Fish farming does not provide the solution either; as well as the many ethical and environmental concerns intrinsic to rearing vast numbers of fish in cramped sea cages, the food they are given is more often than not – derived from wild-caught fish. 


According to figures from Compassion In World Farming, more than 450 billion fish are caught and processed into fishmeal and fish oil just to feed farmed fish. (As an unpleasant aside, some farmed fish are also fed ‘cakes’ containing manure from terrestrial factory farms.)

It may also come as a surprise to many that vast quantities of fish derivatives (fishmeal and fish oil), are also fed to farmed animals, mostly poultry and pigs; natural-born piscivores they are not. 

Even when we’re not directly affecting marine species’ populations by intentionally (or unintentionally) taking them from the oceans, our actions also have knock-on effects on other species. 

Quite simply – we are taking the food other species are reliant upon. Some examples of this include the decline of species of baleen whale due to over-harvesting of krill; declines in penguin populations due to over-fishing; pilot whales found beached and in a state of very poor nutritional condition due to overfishing of their main food sources such as mackerel, herring and squid; the collapse of the Steller’s sealion population in the North Pacific due to intense trawling operations…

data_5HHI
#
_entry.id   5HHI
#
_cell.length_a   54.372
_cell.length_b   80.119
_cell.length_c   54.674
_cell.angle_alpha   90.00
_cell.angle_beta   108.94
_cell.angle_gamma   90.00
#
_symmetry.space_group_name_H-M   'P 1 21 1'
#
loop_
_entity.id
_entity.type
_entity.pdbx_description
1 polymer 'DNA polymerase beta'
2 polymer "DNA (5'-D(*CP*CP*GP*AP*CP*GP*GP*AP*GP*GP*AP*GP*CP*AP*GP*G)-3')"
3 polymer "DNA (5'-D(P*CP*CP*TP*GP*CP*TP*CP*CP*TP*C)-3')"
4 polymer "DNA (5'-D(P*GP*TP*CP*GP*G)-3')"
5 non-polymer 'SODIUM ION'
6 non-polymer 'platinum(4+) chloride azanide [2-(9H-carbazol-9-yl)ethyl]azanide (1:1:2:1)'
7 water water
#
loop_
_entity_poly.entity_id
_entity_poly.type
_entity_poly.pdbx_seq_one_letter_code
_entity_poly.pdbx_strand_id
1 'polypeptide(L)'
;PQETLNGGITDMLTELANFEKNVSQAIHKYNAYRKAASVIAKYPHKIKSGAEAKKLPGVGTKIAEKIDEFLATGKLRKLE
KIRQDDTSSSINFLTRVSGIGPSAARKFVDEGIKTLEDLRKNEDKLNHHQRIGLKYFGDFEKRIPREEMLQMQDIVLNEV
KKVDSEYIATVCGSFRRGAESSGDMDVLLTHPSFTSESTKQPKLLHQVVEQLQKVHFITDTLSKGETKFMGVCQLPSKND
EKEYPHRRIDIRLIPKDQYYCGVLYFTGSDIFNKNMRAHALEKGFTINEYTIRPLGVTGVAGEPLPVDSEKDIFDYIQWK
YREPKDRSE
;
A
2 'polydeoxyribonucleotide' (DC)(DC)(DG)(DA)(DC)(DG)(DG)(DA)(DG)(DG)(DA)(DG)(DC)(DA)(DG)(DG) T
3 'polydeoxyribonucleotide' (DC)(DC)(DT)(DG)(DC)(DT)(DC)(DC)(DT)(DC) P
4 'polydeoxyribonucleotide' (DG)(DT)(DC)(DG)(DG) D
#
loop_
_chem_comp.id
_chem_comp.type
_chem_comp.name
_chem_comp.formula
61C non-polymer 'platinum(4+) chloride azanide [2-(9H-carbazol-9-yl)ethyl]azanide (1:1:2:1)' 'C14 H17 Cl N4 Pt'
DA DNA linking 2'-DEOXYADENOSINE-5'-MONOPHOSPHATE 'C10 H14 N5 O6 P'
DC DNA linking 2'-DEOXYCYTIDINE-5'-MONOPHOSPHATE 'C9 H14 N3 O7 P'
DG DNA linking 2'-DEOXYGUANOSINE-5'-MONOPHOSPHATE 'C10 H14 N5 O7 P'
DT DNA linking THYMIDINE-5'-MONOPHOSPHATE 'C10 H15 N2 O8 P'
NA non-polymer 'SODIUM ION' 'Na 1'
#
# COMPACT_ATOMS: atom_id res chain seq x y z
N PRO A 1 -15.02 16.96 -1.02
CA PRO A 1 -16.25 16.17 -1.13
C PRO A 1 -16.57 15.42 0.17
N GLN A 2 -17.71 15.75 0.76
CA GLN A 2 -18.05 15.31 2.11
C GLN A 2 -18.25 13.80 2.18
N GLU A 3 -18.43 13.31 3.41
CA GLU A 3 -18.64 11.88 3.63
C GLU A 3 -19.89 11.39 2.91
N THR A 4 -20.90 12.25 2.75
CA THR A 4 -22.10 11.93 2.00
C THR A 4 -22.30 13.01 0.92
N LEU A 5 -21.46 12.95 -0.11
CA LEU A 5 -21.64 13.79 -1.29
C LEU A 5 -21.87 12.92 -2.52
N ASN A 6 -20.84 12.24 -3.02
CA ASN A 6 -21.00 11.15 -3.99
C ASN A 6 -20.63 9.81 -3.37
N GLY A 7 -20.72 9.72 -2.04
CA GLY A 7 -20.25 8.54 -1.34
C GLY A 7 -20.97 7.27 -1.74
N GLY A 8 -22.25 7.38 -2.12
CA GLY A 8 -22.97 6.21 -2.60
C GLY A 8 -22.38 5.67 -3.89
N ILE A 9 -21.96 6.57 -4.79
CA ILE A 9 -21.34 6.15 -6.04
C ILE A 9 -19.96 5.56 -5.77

Legacy of death

On our current trajectory we are leaving an unforgivable legacy of death and destruction on land and in our often ‘out of sight, out of mind’ oceans. We are obliged, both morally and pragmatically, to change course and quickly – with all the alternative foods available to us, there really is no excuse to continue consuming fish and other sea life; and our oceans are fast running out of time. 

It may well be too late now to save the vaquita from extinction, but there are countless other marine species whose futures also lie in the balance due to humanity’s relentless plundering of the planet’s seas and oceans. Their fate lies in our hands; they are entirely at the mercy of the decisions we make, most notably the foods we choose to consume. 

Off our plates

In his excellent book Food Choice and Sustainability Dr. Richard Oppenlander makes the case that: “If our species is contributing to . . . the demise of other innocent species because of our definable actions, then it is time we stop those actions, especially if there is an easy solution.”

And there is an easy solution to so many problems; to leave all animals, and animal products, out of our shopping baskets and off our plates.